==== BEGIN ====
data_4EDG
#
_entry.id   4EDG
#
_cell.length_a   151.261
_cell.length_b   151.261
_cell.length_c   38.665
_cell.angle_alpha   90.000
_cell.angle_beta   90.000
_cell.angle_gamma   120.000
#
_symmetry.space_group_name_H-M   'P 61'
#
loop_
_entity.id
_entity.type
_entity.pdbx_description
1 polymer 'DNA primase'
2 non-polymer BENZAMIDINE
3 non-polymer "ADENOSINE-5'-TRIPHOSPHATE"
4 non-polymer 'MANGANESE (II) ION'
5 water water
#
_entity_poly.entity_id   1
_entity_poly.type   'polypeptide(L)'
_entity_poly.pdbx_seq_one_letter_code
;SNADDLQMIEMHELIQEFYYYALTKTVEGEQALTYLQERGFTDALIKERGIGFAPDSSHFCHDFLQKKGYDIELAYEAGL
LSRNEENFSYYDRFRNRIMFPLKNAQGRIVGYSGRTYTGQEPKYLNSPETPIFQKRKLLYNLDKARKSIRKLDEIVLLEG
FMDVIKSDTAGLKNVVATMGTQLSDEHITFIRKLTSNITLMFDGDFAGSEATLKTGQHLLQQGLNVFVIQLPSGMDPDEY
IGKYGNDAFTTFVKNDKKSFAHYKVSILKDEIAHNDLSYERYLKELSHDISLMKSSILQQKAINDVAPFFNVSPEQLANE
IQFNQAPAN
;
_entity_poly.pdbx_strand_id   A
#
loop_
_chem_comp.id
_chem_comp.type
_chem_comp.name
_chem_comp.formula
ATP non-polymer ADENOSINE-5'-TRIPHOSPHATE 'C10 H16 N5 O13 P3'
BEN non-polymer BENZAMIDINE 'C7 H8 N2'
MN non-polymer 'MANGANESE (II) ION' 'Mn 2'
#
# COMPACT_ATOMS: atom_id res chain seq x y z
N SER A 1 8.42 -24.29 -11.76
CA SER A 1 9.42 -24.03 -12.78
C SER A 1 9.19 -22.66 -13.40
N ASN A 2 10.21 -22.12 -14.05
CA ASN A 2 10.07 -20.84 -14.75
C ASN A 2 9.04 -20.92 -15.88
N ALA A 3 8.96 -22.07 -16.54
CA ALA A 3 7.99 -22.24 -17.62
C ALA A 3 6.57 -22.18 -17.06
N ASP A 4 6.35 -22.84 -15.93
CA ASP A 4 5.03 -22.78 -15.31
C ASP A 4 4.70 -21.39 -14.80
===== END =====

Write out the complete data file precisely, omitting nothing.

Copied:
data_4EDG
#
_entry.id   4EDG
#
_cell.length_a   151.261
_cell.length_b   151.261
_cell.length_c   38.665
_cell.angle_alpha   90.000
_cell.angle_beta   90.000
_cell.angle_gamma   120.000
#
_symmetry.space_group_name_H-M   'P 61'
#
loop_
_entity.id
_entity.type
_entity.pdbx_description
1 polymer 'DNA primase'
2 non-polymer BENZAMIDINE
3 non-polymer "ADENOSINE-5'-TRIPHOSPHATE"
4 non-polymer 'MANGANESE (II) ION'
5 water water
#
_entity_poly.entity_id   1
_entity_poly.type   'polypeptide(L)'
_entity_poly.pdbx_seq_one_letter_code
;SNADDLQMIEMHELIQEFYYYALTKTVEGEQALTYLQERGFTDALIKERGIGFAPDSSHFCHDFLQKKGYDIELAYEAGL
LSRNEENFSYYDRFRNRIMFPLKNAQGRIVGYSGRTYTGQEPKYLNSPETPIFQKRKLLYNLDKARKSIRKLDEIVLLEG
FMDVIKSDTAGLKNVVATMGTQLSDEHITFIRKLTSNITLMFDGDFAGSEATLKTGQHLLQQGLNVFVIQLPSGMDPDEY
IGKYGNDAFTTFVKNDKKSFAHYKVSILKDEIAHNDLSYERYLKELSHDISLMKSSILQQKAINDVAPFFNVSPEQLANE
IQFNQAPAN
;
_entity_poly.pdbx_strand_id   A
#
loop_
_chem_comp.id
_chem_comp.type
_chem_comp.name
_chem_comp.formula
ATP non-polymer ADENOSINE-5'-TRIPHOSPHATE 'C10 H16 N5 O13 P3'
BEN non-polymer BENZAMIDINE 'C7 H8 N2'
MN non-polymer 'MANGANESE (II) ION' 'Mn 2'
#
# COMPACT_ATOMS: atom_id res chain seq x y z
N SER A 1 8.42 -24.29 -11.76
CA SER A 1 9.42 -24.03 -12.78
C SER A 1 9.19 -22.66 -13.40
N ASN A 2 10.21 -22.12 -14.05
CA ASN A 2 10.07 -20.84 -14.75
C ASN A 2 9.04 -20.92 -15.88
N ALA A 3 8.96 -22.07 -16.54
CA ALA A 3 7.99 -22.24 -17.62
C ALA A 3 6.57 -22.18 -17.06
N ASP A 4 6.35 -22.84 -15.93
CA ASP A 4 5.03 -22.78 -15.31
C ASP A 4 4.70 -21.39 -14.80